A Polish fairy tale about the fall of Communism hits the Fringe!
Performed in English with a Polish accent and a slight touch of Irish
‘Because us Poles, or Polacks as they call us in the West, us car-thieves, drunks, trouble-makers – that’s all we know. Just do it? Do it! But make sure you are wearing Nike shoes! All we can do is start revolutions.’
Julia Holewińska, Bubble Revolution
55 years after the Berlin Wall separated Western and Eastern Europe, 40 years after ration stamps for sugar were introduced in Poland, 27 years after the fall of communism, 24 years after the first Coca-Cola fridge appeared in Polish shops, Polish Theatre Ireland (PTI) is debuting at the Edinburgh Fringe with a one-woman revolutionary fairy tale about growing up during and after the fall of communism in Poland.
It is a story of a child wishing for an unlimited source of Nutella, it is a story of a girl wanting to be Michael Jackson, and a story of a woman dreaming about love. Bubble Revolution is the story of Wiktoria, aka Vica, and her journey through a magical land filled with memories, colours, scents, and sounds of the past. And as Vica learns that the world has promised her too much, her imaginary world is disturbed by the ‘drab monochrome’ reality of capitalism...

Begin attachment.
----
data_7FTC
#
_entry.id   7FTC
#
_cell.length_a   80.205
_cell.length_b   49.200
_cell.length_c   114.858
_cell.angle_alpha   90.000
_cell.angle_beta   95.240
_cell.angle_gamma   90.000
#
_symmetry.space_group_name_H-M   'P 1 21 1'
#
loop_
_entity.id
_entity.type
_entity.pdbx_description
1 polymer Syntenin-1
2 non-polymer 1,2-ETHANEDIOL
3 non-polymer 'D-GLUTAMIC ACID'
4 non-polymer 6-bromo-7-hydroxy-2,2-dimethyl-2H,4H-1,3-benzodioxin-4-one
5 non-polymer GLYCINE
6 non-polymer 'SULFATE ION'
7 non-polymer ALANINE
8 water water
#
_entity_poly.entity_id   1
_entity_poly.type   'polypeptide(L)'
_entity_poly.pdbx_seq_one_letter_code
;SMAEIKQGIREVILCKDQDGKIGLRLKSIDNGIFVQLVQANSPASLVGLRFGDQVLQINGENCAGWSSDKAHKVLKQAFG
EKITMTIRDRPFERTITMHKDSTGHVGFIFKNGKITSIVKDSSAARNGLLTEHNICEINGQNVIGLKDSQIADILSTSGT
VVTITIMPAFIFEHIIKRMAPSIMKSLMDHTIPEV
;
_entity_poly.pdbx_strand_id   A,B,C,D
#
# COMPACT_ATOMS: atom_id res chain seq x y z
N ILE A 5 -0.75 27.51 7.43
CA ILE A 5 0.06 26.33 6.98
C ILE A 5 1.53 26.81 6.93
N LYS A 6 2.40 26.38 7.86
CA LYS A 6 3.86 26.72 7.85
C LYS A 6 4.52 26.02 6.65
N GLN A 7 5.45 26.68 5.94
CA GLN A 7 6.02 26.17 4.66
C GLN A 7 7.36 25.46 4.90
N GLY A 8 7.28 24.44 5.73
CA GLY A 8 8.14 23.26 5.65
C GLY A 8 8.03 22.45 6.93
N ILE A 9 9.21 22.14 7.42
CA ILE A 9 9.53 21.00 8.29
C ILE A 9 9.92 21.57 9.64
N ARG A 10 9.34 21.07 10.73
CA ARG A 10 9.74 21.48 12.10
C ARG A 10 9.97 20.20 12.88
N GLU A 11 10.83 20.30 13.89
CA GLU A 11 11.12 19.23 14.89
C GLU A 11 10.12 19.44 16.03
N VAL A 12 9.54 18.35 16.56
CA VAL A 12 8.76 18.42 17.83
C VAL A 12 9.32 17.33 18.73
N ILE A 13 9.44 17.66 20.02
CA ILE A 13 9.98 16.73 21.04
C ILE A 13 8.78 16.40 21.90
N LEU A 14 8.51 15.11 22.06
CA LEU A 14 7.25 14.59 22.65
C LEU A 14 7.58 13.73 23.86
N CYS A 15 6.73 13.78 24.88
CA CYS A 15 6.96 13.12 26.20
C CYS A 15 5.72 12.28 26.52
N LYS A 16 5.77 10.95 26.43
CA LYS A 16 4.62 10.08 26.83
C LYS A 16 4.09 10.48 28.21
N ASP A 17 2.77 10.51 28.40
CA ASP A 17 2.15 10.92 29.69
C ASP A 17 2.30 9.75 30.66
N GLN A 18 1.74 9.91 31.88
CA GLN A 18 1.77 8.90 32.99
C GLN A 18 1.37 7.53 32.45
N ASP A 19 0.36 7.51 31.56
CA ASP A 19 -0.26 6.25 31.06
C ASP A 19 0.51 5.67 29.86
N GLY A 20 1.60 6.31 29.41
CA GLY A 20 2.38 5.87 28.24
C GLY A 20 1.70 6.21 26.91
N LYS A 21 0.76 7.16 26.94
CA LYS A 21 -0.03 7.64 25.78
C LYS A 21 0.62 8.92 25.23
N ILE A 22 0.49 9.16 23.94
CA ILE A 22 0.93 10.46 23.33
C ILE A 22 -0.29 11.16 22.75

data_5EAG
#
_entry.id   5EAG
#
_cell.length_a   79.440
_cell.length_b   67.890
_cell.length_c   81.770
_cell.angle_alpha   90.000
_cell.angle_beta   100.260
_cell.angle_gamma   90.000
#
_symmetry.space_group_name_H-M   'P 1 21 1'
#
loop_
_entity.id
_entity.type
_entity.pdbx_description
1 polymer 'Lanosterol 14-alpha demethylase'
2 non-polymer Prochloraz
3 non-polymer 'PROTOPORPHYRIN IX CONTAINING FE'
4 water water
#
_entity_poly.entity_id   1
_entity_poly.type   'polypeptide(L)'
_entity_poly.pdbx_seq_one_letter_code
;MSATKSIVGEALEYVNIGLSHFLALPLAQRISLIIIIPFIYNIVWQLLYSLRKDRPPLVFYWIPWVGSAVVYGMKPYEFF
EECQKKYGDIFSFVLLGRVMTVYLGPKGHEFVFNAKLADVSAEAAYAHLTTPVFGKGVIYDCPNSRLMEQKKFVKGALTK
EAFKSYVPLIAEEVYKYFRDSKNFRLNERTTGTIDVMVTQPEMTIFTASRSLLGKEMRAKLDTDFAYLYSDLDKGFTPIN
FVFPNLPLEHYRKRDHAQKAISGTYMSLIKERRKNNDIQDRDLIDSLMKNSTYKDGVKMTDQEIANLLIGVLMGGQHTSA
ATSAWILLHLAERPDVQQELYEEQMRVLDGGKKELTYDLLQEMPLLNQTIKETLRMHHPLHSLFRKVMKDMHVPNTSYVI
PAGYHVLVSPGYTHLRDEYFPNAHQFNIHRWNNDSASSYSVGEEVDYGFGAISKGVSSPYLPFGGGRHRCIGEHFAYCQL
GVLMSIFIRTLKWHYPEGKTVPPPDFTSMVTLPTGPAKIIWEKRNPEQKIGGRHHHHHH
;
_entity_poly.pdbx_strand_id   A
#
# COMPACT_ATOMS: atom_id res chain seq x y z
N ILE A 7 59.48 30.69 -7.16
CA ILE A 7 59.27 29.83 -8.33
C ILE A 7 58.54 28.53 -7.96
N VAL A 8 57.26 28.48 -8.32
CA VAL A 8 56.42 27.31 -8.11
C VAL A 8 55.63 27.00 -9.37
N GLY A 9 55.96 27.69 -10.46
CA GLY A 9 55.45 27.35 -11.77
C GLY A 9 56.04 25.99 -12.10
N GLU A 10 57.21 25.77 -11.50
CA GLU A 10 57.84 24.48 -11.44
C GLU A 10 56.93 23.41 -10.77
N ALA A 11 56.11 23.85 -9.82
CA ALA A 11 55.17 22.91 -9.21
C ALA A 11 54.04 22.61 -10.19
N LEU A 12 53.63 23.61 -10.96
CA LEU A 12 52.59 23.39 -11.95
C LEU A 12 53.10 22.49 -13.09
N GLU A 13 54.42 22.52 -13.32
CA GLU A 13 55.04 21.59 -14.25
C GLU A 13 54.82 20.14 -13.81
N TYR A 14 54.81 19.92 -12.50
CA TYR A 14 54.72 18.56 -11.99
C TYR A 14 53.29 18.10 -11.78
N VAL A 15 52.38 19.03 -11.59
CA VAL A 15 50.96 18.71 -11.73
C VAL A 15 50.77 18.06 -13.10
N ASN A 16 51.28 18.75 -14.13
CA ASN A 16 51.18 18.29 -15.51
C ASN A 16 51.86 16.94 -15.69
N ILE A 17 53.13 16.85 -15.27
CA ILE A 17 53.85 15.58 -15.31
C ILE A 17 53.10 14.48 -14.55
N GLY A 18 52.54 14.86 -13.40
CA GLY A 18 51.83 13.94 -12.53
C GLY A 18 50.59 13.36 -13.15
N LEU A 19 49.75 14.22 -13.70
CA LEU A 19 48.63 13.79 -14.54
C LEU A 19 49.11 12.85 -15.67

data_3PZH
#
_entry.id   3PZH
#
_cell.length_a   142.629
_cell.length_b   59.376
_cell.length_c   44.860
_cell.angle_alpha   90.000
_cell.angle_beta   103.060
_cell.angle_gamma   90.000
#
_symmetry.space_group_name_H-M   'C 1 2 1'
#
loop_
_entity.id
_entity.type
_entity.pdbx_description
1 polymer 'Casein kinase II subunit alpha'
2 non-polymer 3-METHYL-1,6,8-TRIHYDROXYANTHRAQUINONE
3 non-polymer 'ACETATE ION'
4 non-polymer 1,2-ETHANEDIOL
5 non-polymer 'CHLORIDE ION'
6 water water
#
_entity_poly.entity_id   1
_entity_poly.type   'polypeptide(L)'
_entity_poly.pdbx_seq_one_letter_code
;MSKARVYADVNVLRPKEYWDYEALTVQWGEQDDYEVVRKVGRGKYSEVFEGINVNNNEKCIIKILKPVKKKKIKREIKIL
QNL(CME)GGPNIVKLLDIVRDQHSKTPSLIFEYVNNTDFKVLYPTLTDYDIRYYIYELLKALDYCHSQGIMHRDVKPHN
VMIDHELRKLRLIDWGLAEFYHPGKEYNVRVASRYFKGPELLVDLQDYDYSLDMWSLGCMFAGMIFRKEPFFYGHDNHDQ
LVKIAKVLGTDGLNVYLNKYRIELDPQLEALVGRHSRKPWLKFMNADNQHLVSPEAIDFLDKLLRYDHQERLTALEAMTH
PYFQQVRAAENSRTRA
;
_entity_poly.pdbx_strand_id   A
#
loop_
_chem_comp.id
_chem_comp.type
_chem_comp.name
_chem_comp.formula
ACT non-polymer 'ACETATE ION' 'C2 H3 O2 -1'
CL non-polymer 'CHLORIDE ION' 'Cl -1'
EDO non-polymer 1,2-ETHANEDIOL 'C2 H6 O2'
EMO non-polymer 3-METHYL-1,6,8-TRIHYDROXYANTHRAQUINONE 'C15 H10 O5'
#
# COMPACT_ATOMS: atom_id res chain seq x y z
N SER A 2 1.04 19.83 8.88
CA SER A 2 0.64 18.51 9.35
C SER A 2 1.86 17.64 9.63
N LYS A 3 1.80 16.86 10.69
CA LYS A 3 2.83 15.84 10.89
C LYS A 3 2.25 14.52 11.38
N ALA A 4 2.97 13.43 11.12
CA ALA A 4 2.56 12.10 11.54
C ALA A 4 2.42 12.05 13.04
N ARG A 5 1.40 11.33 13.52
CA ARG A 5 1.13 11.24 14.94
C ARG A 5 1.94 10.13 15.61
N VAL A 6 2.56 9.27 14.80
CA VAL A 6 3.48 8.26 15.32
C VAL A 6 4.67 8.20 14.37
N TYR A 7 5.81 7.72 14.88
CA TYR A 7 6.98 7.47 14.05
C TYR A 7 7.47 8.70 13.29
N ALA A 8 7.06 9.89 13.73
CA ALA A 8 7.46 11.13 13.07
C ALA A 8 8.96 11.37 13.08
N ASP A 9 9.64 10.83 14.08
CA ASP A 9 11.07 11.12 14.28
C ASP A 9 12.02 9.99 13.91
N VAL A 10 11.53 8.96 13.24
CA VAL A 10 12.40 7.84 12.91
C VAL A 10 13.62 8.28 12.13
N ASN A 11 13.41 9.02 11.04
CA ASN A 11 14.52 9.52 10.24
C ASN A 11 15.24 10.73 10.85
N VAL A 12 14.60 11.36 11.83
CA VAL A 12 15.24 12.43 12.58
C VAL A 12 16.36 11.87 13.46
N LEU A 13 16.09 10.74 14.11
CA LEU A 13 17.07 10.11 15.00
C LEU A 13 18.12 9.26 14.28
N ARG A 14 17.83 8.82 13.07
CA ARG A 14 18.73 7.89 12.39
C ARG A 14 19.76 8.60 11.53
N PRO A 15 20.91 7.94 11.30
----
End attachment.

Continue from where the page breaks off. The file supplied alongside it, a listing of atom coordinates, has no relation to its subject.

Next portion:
What was the inspiration for this performance?
Julia Holewińska’s play was the inspiration. But I also responded to Helen Cusack’s Irish review in which she commented on how interesting it is that Vica (main character) tries to express her identity in a language that is foreign to her. I thought: why not use the potential of it?
|Silver Merick Studio|
Why not use my own status of a ‘foreign body’, my Polish accent with Irish sneaking through it, to add more layers to the text. That is why Bubble Revolution is about growing up as communism in Poland was falling down, but it is also about reframing foreignness.